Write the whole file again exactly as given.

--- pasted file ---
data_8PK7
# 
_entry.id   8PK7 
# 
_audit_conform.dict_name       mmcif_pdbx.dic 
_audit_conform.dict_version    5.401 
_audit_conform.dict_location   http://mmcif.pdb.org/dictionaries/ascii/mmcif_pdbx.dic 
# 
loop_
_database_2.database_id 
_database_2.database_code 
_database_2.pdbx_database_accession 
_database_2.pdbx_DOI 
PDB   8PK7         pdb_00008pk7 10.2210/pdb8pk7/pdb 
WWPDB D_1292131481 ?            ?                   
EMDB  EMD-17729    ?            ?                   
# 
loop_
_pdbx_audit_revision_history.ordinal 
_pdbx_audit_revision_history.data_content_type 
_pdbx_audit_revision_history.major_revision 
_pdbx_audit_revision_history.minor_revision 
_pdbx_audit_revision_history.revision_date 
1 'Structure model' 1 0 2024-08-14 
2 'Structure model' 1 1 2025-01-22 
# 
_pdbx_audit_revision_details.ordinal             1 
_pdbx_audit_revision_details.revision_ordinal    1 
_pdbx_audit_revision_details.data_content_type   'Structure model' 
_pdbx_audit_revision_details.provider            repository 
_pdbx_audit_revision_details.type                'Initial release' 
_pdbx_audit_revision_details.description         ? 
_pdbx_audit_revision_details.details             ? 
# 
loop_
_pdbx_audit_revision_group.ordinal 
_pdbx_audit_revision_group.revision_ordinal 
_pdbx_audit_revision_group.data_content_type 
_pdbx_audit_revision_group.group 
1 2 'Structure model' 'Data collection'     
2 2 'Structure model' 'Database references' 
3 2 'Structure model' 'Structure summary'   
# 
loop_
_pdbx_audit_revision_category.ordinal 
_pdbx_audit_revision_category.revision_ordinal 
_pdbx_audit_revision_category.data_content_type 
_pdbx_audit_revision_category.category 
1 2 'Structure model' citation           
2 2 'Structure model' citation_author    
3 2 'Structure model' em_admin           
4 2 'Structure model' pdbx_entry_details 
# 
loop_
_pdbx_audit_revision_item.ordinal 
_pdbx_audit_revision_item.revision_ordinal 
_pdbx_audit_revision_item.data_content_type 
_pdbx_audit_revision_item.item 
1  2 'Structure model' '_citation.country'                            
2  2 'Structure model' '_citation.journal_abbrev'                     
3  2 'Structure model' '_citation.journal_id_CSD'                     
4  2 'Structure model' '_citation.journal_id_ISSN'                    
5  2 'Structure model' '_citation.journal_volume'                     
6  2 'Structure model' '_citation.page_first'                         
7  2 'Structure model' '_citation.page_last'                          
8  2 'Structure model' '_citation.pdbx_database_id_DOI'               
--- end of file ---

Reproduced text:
data_8PK7
# 
_entry.id   8PK7 
# 
_audit_conform.dict_name       mmcif_pdbx.dic 
_audit_conform.dict_version    5.401 
_audit_conform.dict_location   http://mmcif.pdb.org/dictionaries/ascii/mmcif_pdbx.dic 
# 
loop_
_database_2.database_id 
_database_2.database_code 
_database_2.pdbx_database_accession 
_database_2.pdbx_DOI 
PDB   8PK7         pdb_00008pk7 10.2210/pdb8pk7/pdb 
WWPDB D_1292131481 ?            ?                   
EMDB  EMD-17729    ?            ?                   
# 
loop_
_pdbx_audit_revision_history.ordinal 
_pdbx_audit_revision_history.data_content_type 
_pdbx_audit_revision_history.major_revision 
_pdbx_audit_revision_history.minor_revision 
_pdbx_audit_revision_history.revision_date 
1 'Structure model' 1 0 2024-08-14 
2 'Structure model' 1 1 2025-01-22 
# 
_pdbx_audit_revision_details.ordinal             1 
_pdbx_audit_revision_details.revision_ordinal    1 
_pdbx_audit_revision_details.data_content_type   'Structure model' 
_pdbx_audit_revision_details.provider            repository 
_pdbx_audit_revision_details.type                'Initial release' 
_pdbx_audit_revision_details.description         ? 
_pdbx_audit_revision_details.details             ? 
# 
loop_
_pdbx_audit_revision_group.ordinal 
_pdbx_audit_revision_group.revision_ordinal 
_pdbx_audit_revision_group.data_content_type 
_pdbx_audit_revision_group.group 
1 2 'Structure model' 'Data collection'     
2 2 'Structure model' 'Database references' 
3 2 'Structure model' 'Structure summary'   
# 
loop_
_pdbx_audit_revision_category.ordinal 
_pdbx_audit_revision_category.revision_ordinal 
_pdbx_audit_revision_category.data_content_type 
_pdbx_audit_revision_category.category 
1 2 'Structure model' citation           
2 2 'Structure model' citation_author    
3 2 'Structure model' em_admin           
4 2 'Structure model' pdbx_entry_details 
# 
loop_
_pdbx_audit_revision_item.ordinal 
_pdbx_audit_revision_item.revision_ordinal 
_pdbx_audit_revision_item.data_content_type 
_pdbx_audit_revision_item.item 
1  2 'Structure model' '_citation.country'                            
2  2 'Structure model' '_citation.journal_abbrev'                     
3  2 'Structure model' '_citation.journal_id_CSD'                     
4  2 'Structure model' '_citation.journal_id_ISSN'                    
5  2 'Structure model' '_citation.journal_volume'                     
6  2 'Structure model' '_citation.page_first'                         
7  2 'Structure model' '_citation.page_last'                          
8  2 'Structure model' '_citation.pdbx_database_id_DOI'               